Title

Regional integration in South Asia: Potential and promise

Date of Completion

January 2000

Keywords

Economics, General|Political Science, International Law and Relations

Degree

Ph.D.

Abstract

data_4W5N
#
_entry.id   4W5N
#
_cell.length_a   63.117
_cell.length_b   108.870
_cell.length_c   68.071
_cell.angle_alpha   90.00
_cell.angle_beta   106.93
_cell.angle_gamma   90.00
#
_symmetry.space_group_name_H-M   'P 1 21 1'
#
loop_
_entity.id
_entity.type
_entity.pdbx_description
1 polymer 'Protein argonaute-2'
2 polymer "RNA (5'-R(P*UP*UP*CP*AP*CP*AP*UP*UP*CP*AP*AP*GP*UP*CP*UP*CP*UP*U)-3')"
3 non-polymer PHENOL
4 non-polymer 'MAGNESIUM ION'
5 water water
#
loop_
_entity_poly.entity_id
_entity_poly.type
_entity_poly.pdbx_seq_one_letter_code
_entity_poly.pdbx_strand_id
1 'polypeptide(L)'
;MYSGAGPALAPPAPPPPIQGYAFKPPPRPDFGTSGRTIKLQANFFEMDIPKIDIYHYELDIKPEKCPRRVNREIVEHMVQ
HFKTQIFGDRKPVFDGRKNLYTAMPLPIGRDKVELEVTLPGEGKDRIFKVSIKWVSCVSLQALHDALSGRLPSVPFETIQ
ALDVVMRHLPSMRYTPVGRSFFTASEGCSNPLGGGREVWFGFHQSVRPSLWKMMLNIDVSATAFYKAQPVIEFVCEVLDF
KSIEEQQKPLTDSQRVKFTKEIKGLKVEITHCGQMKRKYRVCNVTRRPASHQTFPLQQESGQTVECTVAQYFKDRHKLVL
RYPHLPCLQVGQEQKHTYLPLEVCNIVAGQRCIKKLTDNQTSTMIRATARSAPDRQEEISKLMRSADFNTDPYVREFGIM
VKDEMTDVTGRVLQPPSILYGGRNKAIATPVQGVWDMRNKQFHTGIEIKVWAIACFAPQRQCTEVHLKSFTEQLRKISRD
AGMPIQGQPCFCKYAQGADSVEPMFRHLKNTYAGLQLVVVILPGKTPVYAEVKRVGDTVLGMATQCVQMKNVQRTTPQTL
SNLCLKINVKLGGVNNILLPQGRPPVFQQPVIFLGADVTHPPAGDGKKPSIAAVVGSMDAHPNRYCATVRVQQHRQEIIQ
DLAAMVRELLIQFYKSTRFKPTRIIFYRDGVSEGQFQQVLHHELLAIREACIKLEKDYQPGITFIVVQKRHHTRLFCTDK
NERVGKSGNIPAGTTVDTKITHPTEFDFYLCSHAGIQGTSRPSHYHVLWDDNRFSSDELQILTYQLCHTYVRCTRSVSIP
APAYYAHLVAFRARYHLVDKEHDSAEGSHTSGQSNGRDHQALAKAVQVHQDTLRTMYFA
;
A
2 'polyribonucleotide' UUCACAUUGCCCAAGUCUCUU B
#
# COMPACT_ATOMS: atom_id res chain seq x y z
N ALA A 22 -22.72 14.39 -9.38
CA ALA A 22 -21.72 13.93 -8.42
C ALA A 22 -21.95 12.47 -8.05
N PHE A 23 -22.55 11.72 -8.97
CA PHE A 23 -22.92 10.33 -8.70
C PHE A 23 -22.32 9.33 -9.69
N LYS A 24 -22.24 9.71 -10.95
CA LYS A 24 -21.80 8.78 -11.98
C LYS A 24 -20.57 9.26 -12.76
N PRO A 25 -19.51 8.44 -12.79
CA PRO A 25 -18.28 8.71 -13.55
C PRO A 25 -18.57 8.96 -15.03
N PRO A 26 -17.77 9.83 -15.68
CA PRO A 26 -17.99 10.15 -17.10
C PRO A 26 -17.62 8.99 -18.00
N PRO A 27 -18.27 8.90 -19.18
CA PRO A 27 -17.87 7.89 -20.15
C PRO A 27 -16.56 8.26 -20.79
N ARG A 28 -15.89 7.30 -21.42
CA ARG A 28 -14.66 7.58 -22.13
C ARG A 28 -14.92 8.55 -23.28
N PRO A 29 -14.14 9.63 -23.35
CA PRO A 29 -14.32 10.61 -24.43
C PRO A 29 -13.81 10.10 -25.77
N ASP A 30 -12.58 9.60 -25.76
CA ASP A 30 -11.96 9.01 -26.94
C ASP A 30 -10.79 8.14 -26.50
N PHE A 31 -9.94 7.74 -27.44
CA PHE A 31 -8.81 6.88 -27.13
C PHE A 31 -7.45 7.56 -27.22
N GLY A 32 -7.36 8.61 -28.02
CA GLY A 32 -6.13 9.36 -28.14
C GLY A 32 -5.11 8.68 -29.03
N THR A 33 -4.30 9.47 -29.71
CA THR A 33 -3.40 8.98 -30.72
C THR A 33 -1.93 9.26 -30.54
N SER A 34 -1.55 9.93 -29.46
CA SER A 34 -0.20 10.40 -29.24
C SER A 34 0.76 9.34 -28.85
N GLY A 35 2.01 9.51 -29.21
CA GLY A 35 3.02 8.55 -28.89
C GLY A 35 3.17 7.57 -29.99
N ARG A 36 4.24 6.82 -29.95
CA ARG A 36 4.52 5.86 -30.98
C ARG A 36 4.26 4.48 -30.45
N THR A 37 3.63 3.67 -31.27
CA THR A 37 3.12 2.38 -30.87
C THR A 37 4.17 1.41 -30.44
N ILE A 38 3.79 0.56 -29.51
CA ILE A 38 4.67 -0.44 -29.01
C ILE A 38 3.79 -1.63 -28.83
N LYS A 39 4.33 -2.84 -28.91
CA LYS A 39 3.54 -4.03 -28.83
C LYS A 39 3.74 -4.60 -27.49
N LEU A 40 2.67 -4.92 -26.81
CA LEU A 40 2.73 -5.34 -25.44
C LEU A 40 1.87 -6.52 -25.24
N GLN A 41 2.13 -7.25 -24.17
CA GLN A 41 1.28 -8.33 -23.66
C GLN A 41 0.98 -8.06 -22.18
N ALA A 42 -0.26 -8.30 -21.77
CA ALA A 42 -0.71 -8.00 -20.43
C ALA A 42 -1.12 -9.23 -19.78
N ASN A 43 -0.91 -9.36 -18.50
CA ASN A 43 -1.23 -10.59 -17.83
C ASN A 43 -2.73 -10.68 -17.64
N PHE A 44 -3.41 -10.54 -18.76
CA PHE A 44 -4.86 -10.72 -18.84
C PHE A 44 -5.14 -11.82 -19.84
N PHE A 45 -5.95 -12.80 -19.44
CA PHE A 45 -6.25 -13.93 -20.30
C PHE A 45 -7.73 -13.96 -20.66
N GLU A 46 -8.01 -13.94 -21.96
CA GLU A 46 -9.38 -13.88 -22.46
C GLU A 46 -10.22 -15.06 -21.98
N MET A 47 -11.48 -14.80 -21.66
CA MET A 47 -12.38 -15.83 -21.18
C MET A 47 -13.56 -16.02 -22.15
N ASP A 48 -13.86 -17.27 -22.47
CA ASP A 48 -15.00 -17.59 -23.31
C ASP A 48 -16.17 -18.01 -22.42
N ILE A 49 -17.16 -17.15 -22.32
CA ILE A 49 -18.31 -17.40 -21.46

In their quest for rapid economic growth, a group of South Asian countries Bangladesh, Bhutan, India, Maldives, Nepal, Pakistan, and Sri-Lanka formed the South Asian Preferential Trading Arrangement (SAPTA) in 1994. This dissertation consists of three different but interrelated essays that analyze the potential of SAPTA to increase intra-regional trade, the underlying factors that have inhibited intra-regional trade flows in South Asia, and the implications of SAPTA to Nepal, a small landlocked country in the region. ^ In an effort to learn whether a lack of complementarity between the exports and imports of countries in the region has precluded any substantial expansion of intra-regional trade, the first essay measures the trade complementarity between the South Asian countries. The results show that even if there is low trade potential between the South Asian countries from the perspective of individual country pairs, there is potential for much greater intra-regional trade from the perspective of overall region. ^ The second essay shows that policy-induced distortions have significantly restricted regional trade flows in South Asia. In particular, the findings indicate that exchange rate liberalization and the removal of non-tariff barriers could significantly increase regional trade flows in South Asia. This study further finds that political and cultural factors have an important influence on regional trade flows in South Asia, and efforts to improve political relations are likely to yield a large payoff in terms of expanded intra-regional trade. ^ The third essay measures the distributional impact of SAPTA on a small landlocked country, Nepal and its large neighboring country, India. The essay develops a theoretical framework to explore the impact of regional integration on industrial location and the resultant welfare effects for each country and in the aggregate. The results show that integration increases wage earnings for workers in both countries, decreases firm profits in the large country but enhances the aggregate welfare of the region. The overall findings of the dissertation suggest that SAPTA can enhance economic growth and total welfare of the region if it successfully eliminates trade as well as political barriers between the South Asian countries. ^